The Rhode Island Health Department has found that a surgical team that operated on the wrong knee of a patient at The Miriam Hospital failed to visually verify which knee needed the procedure.
The mistake occurred Sept. 19 during a knee arthroscopy, a procedure in which doctors insert a pencil-sized camera into the knee to diagnose what’s wrong.
The surgeon learned of the mistake after the surgery was complete and then went back and operated on the correct knee.
The department said the hospital had signed a consent agreement calling for it to change pens used to mark the surgery site so that the markings cannot be washed off during preparation for the surgery.
“It’s our agreement that we will work to remedy the issues that have been raised,” hospital spokeswoman Linda Shelton said last Friday.
She said “there has been appropriate disciplinary action against those involved,” but declined to elaborate.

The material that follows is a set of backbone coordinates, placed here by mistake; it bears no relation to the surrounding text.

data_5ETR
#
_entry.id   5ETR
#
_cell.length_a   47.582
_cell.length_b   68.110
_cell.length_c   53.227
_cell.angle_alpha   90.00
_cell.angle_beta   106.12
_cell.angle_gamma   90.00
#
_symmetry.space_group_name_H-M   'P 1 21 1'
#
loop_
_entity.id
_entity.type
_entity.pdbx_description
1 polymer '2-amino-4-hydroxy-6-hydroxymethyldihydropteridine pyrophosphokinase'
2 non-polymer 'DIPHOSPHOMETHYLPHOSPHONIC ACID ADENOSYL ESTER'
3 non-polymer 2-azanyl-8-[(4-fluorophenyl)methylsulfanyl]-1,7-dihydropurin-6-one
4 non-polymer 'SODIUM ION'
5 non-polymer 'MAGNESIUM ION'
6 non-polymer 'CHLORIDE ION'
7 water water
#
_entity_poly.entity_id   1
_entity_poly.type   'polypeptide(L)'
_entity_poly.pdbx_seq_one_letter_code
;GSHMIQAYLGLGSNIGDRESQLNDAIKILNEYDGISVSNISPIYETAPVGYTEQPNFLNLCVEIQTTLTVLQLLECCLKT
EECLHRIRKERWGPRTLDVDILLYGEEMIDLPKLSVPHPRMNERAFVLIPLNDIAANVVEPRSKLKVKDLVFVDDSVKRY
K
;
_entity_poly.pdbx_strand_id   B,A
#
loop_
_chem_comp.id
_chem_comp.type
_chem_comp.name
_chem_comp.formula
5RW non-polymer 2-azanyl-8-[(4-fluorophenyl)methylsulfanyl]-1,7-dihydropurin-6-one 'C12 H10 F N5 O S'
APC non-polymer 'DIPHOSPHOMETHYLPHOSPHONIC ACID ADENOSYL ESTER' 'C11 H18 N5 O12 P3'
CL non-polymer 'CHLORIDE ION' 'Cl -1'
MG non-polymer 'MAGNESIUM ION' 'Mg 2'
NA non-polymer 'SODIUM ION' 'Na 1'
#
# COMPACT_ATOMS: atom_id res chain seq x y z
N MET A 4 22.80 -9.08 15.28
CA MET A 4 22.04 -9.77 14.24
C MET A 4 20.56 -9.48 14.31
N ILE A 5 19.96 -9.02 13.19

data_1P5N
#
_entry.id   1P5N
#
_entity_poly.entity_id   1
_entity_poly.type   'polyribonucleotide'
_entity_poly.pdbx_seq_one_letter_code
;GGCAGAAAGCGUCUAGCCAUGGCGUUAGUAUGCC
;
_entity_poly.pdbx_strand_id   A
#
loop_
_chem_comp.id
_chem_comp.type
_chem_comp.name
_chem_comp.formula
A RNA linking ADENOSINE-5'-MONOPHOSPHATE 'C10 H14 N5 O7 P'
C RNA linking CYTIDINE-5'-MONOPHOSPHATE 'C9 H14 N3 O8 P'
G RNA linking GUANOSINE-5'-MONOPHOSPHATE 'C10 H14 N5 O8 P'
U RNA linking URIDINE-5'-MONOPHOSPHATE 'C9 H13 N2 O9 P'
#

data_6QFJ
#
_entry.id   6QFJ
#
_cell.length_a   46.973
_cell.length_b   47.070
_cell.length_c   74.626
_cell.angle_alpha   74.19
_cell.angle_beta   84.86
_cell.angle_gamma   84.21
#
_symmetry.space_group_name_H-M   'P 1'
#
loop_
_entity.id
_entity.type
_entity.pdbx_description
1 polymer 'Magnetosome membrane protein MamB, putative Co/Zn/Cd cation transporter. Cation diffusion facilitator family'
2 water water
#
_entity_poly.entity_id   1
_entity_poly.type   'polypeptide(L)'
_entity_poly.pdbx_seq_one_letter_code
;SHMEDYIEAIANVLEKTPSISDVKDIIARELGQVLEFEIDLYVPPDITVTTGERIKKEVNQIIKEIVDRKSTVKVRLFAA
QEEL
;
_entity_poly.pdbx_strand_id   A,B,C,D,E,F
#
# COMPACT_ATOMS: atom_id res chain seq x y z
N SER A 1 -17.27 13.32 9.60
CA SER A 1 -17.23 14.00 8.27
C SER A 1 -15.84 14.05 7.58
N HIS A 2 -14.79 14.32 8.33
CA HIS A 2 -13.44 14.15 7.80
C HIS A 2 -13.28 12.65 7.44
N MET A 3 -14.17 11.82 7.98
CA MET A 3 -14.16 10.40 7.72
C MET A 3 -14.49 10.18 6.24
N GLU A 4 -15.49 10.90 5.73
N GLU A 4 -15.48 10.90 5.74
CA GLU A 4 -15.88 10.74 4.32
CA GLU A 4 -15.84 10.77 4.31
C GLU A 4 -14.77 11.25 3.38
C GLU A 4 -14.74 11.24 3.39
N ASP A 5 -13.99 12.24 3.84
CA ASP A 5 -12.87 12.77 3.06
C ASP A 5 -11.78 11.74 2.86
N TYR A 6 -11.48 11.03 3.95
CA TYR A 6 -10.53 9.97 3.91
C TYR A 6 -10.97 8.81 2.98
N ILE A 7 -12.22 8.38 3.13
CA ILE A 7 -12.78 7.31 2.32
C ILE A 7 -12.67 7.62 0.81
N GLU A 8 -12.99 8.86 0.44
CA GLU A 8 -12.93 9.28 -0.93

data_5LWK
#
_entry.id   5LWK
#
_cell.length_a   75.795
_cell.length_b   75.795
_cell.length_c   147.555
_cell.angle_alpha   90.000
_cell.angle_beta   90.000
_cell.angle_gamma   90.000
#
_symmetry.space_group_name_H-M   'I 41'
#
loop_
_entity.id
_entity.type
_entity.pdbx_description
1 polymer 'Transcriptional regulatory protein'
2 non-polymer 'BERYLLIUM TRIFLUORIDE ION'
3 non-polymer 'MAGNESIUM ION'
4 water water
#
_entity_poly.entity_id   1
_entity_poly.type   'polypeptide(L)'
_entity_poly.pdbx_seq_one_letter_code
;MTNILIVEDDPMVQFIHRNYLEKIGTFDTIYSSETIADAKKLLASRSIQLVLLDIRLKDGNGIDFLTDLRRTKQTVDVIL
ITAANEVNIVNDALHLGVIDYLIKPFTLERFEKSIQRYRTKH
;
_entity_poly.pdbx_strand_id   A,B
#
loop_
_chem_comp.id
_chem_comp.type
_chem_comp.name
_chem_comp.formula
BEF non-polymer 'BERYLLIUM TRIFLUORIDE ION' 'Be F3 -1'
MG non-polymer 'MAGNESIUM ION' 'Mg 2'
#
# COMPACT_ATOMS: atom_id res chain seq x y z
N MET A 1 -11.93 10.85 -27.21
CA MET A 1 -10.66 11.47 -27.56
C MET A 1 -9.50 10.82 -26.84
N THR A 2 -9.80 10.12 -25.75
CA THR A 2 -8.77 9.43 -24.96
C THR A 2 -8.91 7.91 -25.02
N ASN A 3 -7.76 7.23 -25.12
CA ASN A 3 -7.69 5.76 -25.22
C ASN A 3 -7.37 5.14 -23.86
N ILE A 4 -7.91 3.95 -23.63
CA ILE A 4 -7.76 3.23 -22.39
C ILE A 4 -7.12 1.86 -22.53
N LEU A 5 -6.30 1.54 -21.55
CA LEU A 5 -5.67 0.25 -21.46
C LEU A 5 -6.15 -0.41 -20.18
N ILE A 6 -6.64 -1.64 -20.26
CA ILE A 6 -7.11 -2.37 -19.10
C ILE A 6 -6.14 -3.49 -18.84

The hospital also has agreed to fix several problems related to “time-outs,” the period just before the surgery begins when hospital staff verify the correct patient and surgical site.
The Miriam Hospital, in Providence, is part of Lifespan, a medical network that was reprimanded and fined $50,000 last year for three mistaken surgeries at another of its facilities. Lifespan revised its policies following a string of wrong-site surgeries at Rhode Island Hospital, a teaching facility for Brown University’s medical school.
Was this article valuable?
Here are more articles you may enjoy.